Treating Axial Spondyloarthritis: Exercise & Physical Therapy
Conditions on the AxSpA spectrum are not curable, but they can be treated. They are chronic, progressive conditions, but treatment can help alleviate symptoms, improve quality of life, and increase mobility. Exercise and/or physical therapy is an important part of treatment for people living with AxSpA spectrum conditions and complements other types of therapies in your treatment plan. Exercise is a first-line treatment and is typically one of the first things suggested to people living with AxSpA.
It is suggested that as soon as you can (check with your doctor), to start exercising when you get your AxSpA spectrum diagnosis, and continue regular exercise.1 Exercise and physical therapy have been found to be more effective when done as a supervised outpatient group, but exercise and physical therapy are helpful no matter what.2
Benefits of exercise for AxSpA
One of the things that exercise and physical therapy can help with is posture control. Exercise can help improve posture.3 Posture training can be part of physical therapy, as well. In AxSpA spectrum conditions, disease progression can lead to the spine becoming immobile in a fixed position.1 Posture training and exercise can help prevent this. In everyday life, especially if you are sedentary, sitting at a computer or desk all day can involve a slumped posture. This causes shortening of muscles in the back of the thighs, tilting of hips, and the head and neck tilted forward.1 In posture training, these behaviors are all addressed, helping you maintain good posture.
Exercise and physical therapy help increase and maintain flexibility, increase range of movement, and can help reduce stiffness and pain.3 The inflammation in AxSpA spectrum conditions can lead to joint and spine stiffness, which makes it hard to do everyday things and causes reduction in mobility. Staying active can help reduce the stiffness and increase joint mobility, which in turn also increases quality of life and physical functioning.2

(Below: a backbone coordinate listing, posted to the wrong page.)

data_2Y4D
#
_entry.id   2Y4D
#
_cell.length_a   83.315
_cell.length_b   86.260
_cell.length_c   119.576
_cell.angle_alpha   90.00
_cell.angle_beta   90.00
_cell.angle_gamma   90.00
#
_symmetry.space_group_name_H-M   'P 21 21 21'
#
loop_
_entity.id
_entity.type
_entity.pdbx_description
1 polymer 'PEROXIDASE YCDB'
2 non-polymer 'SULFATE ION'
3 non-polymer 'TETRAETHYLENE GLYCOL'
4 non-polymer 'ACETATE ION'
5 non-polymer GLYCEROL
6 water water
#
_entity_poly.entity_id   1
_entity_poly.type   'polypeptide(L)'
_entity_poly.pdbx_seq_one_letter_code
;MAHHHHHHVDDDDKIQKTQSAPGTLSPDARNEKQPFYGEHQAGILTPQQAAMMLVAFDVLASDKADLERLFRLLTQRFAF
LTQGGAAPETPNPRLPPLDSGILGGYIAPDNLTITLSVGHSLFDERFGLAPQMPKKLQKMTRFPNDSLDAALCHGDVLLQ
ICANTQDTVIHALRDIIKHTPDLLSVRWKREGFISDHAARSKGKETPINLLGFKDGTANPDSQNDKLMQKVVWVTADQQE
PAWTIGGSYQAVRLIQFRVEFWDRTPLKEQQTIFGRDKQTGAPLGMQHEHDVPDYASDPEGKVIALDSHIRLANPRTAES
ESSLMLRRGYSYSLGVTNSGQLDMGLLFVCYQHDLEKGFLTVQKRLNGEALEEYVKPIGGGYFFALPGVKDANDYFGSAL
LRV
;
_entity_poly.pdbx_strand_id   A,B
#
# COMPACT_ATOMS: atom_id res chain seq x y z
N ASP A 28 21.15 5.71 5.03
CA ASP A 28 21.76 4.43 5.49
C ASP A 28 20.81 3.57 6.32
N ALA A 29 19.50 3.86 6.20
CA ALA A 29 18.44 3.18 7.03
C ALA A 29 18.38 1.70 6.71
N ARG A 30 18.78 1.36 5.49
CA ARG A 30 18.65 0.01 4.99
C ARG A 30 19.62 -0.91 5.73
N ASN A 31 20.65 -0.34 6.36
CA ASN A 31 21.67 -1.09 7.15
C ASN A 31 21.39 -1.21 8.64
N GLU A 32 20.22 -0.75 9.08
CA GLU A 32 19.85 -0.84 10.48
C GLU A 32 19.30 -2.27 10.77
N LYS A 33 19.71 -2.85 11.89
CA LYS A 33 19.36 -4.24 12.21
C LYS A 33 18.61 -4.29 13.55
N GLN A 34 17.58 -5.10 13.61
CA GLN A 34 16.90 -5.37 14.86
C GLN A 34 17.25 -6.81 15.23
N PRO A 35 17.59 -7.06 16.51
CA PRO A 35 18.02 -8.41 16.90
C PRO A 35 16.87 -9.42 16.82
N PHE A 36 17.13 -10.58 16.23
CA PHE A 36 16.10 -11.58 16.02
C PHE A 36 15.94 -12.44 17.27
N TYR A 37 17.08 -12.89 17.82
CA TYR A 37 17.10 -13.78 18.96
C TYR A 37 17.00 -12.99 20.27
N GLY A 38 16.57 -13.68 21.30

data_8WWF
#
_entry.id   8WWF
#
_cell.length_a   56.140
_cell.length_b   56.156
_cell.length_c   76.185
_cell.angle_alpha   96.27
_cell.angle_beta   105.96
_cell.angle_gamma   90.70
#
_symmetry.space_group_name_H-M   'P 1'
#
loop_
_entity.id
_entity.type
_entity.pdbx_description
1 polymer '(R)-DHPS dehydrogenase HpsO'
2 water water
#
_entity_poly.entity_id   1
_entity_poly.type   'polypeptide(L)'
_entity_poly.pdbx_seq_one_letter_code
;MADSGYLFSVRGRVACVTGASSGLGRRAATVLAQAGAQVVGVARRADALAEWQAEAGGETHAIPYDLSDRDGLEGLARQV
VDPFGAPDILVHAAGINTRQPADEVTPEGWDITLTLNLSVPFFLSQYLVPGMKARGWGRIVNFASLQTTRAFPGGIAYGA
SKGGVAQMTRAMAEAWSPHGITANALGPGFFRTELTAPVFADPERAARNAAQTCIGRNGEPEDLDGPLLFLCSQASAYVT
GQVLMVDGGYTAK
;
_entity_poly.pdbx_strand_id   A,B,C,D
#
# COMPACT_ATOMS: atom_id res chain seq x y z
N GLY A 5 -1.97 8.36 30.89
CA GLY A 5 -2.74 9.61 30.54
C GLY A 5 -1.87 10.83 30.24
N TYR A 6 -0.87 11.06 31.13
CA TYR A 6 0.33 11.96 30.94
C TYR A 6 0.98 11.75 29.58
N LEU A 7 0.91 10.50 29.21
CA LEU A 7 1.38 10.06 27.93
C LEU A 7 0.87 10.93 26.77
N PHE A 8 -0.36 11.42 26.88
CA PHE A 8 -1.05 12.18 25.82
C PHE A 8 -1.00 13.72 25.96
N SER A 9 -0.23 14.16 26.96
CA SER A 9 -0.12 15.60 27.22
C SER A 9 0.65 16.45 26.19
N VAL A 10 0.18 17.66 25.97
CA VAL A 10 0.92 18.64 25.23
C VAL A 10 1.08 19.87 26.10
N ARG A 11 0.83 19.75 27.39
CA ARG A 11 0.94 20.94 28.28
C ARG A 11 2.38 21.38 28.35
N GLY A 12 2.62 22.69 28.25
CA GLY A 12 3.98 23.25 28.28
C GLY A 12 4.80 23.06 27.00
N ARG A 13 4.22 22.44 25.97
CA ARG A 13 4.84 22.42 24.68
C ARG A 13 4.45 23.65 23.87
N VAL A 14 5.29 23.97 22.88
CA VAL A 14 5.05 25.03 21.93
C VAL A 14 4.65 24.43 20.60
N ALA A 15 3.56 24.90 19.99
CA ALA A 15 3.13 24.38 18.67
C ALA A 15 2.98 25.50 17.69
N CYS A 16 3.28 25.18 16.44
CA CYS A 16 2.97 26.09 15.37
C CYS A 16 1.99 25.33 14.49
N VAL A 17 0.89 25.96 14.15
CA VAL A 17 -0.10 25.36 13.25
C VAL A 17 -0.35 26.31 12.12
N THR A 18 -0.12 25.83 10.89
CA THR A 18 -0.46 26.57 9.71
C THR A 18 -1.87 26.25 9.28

Increased mobility also has been found to reduce feelings of depression.2 This finding cannot be underestimated, as depression can have a significant impact on one’s life, emotionally, socially, and physically.
As AxSpA spectrum conditions progress, there may be less mobility with the spine or it may start to fuse into a fixed position that impacts breathing or the chest. As joints become stiff, this includes the joints where the ribs connect to the vertebral column. When these become stiff, this can cause reduced chest expansion.4 Exercise can help reduce the stiffness and improve mobility so that the chest is able to expand more without being harsh to the spine.5 An exercise like swimming, especially breaststroke, helps to expand the chest and encourage mobility of the joints.5
Chest expansion is also related to posture training, since good posture can help prevent excess or abnormal curving of the spine.5 This curving can further narrow the chest and prevent expansion.
Before starting an exercise routine on your own, talk with your doctor and make sure it’s safe to do so. Getting a professional physical therapist is a good idea, since they can show you the correct way to do exercises and provide guidance to ensure proper form, reduce the risk of injury, and maximize the benefits of physical activity. Especially combined with other forms of treatment, physical activity is a cornerstone of AxSpA spectrum treatment plans.